"Traces the rise of the Irish-American immigrant community in Portland, Maine, through its control of waterfront labor over eight decades before the port’s twentieth century decline. The book is a valuable contribution to local labor history that situates its subject within the broader picture of U.S. history during a crucial period in the formation of the nation's economic and social identity."--Lincoln P. Paine, author of Down East
"Vividly reveals how America's maritime culture has declined over a very short period of time."--Gene Allen Smith, coeditor, New Perspectives on Maritime History and Nautical Archaeology series
"Provides crucial insight into the ethnic dimension of New England's longshoremen."--Josh Smith, U.S. Merchant Marine Academy
"Michael Connolly has down a masterful piece of research and writing that fills in so much that is left out of the history books. Seated by the Sea documents the rise and fall of Portland, Maine's maritime fortunes, the immigrant Irish who dominated its dockside work, and the independent longshore union that the workers formed to help claim their place in Amerca. This well-written history overcomes the lack of good scholarship on Atlantic Ocean longshore unionism prior to the twentieth century and truly puts the importance of Portland's maritime heritage on the map."--John Beck, Michigan State University
For decades, Portland, Maine, was the closest ice-free port to Europe. As such, it was key to the transport of Canadian wheat across the Atlantic, losing its prominence only after WWII, as containerization came to dominate all shipping and Portland shifted its focus to tourism.
Michael Connolly offers an in-depth study of the on-shore labor force that made the port function from the mid-nineteenth through the mid-twentieth centuries. He shows how Irish immigrants replaced and supplanted the existing West Indian workers and established benevolent societies and unions that were closed to blacks. Using this fascinating city and these hard-working longshoremen as a case study, he sheds light on a larger tale of ethnicity, class, regionalism, and globalization.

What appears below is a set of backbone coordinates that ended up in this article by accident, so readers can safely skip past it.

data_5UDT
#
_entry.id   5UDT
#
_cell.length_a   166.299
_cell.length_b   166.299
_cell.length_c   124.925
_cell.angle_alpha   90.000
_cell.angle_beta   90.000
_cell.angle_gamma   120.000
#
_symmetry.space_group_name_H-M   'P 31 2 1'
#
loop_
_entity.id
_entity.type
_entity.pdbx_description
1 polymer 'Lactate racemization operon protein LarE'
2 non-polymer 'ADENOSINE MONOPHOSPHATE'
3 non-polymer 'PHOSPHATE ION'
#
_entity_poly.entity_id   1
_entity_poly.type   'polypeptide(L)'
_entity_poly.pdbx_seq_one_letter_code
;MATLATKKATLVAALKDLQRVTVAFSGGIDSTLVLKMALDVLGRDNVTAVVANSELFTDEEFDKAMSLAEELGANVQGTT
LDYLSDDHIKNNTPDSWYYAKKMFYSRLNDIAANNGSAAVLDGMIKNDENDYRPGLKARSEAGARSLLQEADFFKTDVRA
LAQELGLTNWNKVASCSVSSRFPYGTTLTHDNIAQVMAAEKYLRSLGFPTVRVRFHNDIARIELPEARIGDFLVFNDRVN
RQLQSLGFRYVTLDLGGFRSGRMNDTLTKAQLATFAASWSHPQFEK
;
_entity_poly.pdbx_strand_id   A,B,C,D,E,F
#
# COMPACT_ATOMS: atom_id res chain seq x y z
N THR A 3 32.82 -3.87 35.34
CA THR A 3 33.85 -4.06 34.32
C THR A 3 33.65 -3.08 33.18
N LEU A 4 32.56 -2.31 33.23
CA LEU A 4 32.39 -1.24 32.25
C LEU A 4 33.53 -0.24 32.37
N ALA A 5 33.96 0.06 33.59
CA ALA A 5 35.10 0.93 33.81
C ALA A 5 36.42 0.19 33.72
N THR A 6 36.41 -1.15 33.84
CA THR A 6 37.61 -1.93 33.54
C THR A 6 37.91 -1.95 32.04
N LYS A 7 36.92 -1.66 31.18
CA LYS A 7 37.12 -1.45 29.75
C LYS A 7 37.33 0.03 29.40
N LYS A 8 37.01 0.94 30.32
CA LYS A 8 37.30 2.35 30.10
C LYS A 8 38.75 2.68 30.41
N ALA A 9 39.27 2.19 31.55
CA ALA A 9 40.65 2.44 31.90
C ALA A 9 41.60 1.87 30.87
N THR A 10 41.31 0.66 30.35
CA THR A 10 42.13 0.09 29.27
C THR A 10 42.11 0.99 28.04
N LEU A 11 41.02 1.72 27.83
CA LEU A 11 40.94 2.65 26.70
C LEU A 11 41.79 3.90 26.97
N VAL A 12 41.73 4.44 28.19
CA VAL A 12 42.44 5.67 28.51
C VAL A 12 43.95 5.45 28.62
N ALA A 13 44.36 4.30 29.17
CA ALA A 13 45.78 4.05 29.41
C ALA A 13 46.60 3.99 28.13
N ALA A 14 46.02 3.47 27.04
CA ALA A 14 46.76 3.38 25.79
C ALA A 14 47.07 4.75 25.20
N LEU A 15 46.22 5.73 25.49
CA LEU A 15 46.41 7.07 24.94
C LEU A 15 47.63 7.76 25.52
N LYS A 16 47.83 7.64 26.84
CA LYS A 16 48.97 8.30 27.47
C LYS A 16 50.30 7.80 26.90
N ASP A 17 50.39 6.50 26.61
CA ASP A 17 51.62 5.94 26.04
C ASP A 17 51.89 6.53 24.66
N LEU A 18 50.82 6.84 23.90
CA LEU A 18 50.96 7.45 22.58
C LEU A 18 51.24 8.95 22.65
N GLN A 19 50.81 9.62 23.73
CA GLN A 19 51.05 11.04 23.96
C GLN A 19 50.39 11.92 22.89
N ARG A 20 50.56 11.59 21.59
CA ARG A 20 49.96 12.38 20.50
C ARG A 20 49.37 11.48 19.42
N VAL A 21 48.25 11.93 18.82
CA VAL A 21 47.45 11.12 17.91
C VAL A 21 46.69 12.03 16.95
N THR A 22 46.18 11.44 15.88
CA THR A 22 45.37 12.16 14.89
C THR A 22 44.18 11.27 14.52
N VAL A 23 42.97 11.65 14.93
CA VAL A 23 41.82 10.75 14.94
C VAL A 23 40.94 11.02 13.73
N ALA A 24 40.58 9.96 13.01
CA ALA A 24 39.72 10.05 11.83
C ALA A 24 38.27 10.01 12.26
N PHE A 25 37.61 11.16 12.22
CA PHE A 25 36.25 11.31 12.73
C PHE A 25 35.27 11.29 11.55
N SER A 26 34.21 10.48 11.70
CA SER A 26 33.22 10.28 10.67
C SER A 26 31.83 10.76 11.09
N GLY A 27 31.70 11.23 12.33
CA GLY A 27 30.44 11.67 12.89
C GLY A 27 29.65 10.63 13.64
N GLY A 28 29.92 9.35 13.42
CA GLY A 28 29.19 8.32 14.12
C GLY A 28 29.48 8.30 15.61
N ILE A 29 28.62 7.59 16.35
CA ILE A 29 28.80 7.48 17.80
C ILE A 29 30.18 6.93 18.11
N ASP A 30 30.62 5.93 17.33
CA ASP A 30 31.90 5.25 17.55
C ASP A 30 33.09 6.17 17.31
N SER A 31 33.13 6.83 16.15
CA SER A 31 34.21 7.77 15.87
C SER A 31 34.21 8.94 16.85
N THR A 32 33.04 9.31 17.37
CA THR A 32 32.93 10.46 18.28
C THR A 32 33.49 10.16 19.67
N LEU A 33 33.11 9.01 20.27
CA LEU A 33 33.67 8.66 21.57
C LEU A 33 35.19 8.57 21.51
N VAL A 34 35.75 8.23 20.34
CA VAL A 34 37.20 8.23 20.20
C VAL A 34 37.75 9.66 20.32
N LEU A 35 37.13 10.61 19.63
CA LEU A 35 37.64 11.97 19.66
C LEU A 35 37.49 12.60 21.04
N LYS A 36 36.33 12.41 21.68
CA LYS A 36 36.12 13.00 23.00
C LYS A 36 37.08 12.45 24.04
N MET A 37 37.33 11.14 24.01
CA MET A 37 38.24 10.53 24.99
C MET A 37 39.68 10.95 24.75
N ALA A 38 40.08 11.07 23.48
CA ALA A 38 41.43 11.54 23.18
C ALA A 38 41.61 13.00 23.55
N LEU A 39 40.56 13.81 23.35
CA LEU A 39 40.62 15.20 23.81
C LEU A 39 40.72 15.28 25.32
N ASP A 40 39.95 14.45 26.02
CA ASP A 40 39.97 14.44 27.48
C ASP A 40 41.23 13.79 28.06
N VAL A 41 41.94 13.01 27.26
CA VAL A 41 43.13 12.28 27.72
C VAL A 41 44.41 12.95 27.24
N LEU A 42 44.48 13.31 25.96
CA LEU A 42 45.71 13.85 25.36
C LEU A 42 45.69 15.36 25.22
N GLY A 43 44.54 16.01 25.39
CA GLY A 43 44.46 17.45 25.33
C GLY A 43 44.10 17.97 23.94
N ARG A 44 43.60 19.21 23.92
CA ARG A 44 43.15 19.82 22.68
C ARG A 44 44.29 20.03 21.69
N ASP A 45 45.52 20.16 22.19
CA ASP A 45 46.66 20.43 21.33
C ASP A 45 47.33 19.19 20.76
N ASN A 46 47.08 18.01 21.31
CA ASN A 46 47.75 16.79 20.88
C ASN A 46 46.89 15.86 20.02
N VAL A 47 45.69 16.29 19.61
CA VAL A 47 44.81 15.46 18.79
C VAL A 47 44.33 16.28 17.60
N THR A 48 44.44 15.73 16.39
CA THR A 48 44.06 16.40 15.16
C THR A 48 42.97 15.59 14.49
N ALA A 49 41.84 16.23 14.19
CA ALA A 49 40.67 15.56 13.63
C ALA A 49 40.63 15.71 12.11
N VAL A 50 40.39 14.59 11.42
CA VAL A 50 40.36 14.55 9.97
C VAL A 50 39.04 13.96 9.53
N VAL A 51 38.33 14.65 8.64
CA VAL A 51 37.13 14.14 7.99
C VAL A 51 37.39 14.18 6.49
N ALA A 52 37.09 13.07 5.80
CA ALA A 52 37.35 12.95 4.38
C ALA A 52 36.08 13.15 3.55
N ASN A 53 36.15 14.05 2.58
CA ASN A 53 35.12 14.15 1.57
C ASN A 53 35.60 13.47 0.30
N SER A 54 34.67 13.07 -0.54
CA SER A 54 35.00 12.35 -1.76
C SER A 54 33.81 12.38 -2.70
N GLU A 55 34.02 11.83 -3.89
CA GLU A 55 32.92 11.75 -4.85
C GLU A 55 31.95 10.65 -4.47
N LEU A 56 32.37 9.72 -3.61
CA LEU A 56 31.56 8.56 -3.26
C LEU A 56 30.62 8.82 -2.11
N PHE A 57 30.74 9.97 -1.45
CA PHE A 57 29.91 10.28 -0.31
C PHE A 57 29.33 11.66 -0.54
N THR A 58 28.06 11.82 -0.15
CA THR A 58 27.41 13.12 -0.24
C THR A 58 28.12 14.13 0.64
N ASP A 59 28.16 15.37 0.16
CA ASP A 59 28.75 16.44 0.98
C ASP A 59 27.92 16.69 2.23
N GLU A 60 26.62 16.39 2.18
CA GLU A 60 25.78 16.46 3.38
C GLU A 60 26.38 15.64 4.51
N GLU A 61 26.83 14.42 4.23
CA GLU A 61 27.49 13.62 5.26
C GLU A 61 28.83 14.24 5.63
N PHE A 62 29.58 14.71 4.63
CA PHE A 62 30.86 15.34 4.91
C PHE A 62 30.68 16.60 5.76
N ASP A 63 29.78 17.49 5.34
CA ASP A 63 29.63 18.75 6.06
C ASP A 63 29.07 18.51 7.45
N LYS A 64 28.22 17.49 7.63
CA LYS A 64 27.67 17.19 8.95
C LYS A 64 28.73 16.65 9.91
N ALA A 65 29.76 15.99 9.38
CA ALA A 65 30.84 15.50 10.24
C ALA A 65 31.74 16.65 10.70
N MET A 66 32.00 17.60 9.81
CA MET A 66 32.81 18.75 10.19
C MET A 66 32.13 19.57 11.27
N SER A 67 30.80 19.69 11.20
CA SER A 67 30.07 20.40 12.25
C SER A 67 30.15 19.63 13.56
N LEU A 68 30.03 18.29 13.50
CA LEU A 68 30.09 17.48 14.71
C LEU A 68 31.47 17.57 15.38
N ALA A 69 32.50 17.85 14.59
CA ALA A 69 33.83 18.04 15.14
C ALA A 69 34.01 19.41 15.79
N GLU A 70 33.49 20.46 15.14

Michael C. Connolly, a native of Portland, is professor of history at Saint Joseph's College of Maine. He is the editor of They Change Their Sky: The Irish in Maine.
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"Offers a clear view of the cyclical life of trade and work as the city developed from a small settlement in the 1630s to the present."
"The six appendixes are themselves a reader's treat. Highly recommended."
--CHOICE, vol. 48 no.6
Here, in one volume, elements of the social, labour and economic history of the Irish longshorement in Portland are brought together: battles with business interests for economic independence; the social battles for acceptance by the scions of old New England, the rise of militant anti-Catholicism in the form of the Ku Klux Kland in Maine in the early twentieth century and the longshoremen's fight for better conditions and pay and the technologies they favoured. A timely addition to the cultural and economic history of Portland, Maine.
--The Northern Mariner/le martin du nord
"Economics, politics, and racial changes have all played a major role in the history of labor and the history of the working people. As a case in point, this story of the longshoremen of Portland, Maine, demonstrates the importance of outside factors in the growth and, unfortunately, the decline of unions. The moral of the book is to change with the future or die with the past."
--Labor Studies Journal
"For over a quarter century Connolly has worked to uncover and preserve the invaluable Portland sources that made possible this extraordinary book, a model of local working-class, ethnic, and religious history."
--The Journal of American History
"This study has much to commend it. It offers a story of change, hope, and resignation."
--International Journal of Maritime History, vol. XXIII, no. 1
"Maritime historians have given New England longshoremen short shrift. Until now, the people who worked the wharves have remained in the shadows. Michael C. Connolly, professor of history at Saint Joseph's College of Maine, has filled this gap with a new social history of the longshoremen of Portland, Maine, a port that once considered itself a potential rival to Boston and Halifax."
--The New England Quartely
"Connolly bravely opened an uncharted field in Portland history."
"[Adds] rich detail to our understanding of the diversity of the longshore labor experience in the United States."